Fudzilla did some old-fashioned journalism and contacted Qualcomm to get some clarification, and naturally we would contact Apple but its PR machine simply doesn’t talk to us. Apple comments would definitely be included and there is an email at the top of this article in case the company wants to add its comments to the story. iPhone Xs, Xs Max and XR were not included in the case as they weren’t on the market.
OS version won’t fix it
Two important things came out of the clarification conversation as it turns out that Apple OS 12 didn’t solve the issue. Unlike what Apple said to many major outlets, the court orders aren’t specific to the operating system installed on the phones, so this doesn’t help. Apple made similar arguments in the trials on the merits, and the court went forward and issued its orders.
Apple can ask court to reconsider in 10 days, after that the decision is final
The only legal remedy Apple has is to ask the court to reconsider the orders within ten days of being served. This is not strictly an appeal, but the Fuzhou Intermediate People’s Court can investigate the case one more time. Apple cannot post a bond or pay a fine in order to continue infringing the two patents.
During this process the sales ban doesn’t get lifted so in the next 10 days phones mentioned above cannot be selling in China. The Wall Street Journal and yours truly saw that Apple was still offering iPhone 7 and 8 at its China website we accessed on 6.43 PM Pacific Standard Time on December 12 (3.43 Central European time on December 13). The court order is valid from the moment Apple got served.
So, in case that court stays with its original decision, iPhone 6S, iPhone 6S Plus, iPhone 7, iPhone 7 Plus, iPhone 8, iPhone 8 Plus and iPhone X will be banned until Apple reaches the agreement with patent owner, Qualcomm.
WSJ quotes RBC Capital markets and estimates that older models account for about 40 percent of sales in China and that the ban may impact on about $12 billion in sales. Apple revenue out of China is as high as one fifth of its total revenue.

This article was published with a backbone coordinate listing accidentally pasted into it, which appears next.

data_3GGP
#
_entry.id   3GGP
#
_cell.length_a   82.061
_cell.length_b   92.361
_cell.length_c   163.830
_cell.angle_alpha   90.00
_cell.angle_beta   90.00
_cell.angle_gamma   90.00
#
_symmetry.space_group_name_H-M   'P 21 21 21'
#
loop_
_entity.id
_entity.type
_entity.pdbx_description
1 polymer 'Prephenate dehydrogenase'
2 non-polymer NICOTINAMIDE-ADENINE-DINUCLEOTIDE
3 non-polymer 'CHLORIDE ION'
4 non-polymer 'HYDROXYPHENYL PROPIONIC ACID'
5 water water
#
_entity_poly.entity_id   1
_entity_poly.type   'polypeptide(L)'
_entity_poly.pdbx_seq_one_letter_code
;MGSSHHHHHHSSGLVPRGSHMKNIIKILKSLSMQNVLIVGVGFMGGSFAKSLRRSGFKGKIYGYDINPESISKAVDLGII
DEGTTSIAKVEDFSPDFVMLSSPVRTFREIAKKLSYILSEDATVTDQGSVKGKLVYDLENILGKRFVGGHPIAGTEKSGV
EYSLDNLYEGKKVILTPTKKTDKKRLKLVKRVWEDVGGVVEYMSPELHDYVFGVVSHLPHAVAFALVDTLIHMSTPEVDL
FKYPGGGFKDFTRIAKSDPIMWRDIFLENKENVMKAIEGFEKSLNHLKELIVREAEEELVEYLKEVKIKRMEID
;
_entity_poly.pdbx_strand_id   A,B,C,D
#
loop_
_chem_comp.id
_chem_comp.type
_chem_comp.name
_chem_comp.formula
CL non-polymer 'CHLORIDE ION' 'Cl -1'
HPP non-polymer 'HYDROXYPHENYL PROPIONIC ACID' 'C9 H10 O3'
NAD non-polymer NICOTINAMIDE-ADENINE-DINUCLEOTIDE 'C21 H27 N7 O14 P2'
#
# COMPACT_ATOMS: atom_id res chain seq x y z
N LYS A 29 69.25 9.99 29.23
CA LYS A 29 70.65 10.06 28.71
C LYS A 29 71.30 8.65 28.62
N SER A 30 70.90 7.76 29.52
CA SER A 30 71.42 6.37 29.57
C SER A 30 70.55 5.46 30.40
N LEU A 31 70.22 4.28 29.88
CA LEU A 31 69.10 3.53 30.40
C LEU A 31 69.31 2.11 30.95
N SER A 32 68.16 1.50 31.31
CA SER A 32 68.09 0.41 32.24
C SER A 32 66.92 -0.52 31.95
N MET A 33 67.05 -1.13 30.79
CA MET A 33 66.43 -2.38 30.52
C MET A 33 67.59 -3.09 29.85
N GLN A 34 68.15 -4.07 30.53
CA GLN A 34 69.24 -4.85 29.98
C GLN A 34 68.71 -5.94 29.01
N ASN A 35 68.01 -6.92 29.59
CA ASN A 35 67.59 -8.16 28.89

It comes as no surprise that as Apple tries to downplay the issue as this court order can cost company billions of dollars, ironically, it can be as much as the total patent debt that Apple has been withholding from Qualcomm technology licensing. The number last summer according to Qualcomm court filing was $7 billion in patent fees.
More legal battles ongoing
Earlier this year a court in Munich decided against Qualcomm claim that Apple is infringing its patents. These were different patents than the two that the Fuzhou court decided in Qualcomm's favor.
There is another patent infringement case against Apple in a German Mannheim court that is still ongoing. There are some 23 patents cases where Qualcomm believes Apple is infringing in addition to the court case in San Diego where the company claims that Apple gave its confidential modem trade secrets to its modem rival Intel.
The legal battle continues, until a possible settlement. So if Apple wants you to think that this is not such a big deal, well, with billions of potential sales losses it has reason to think it will cause a huge hit.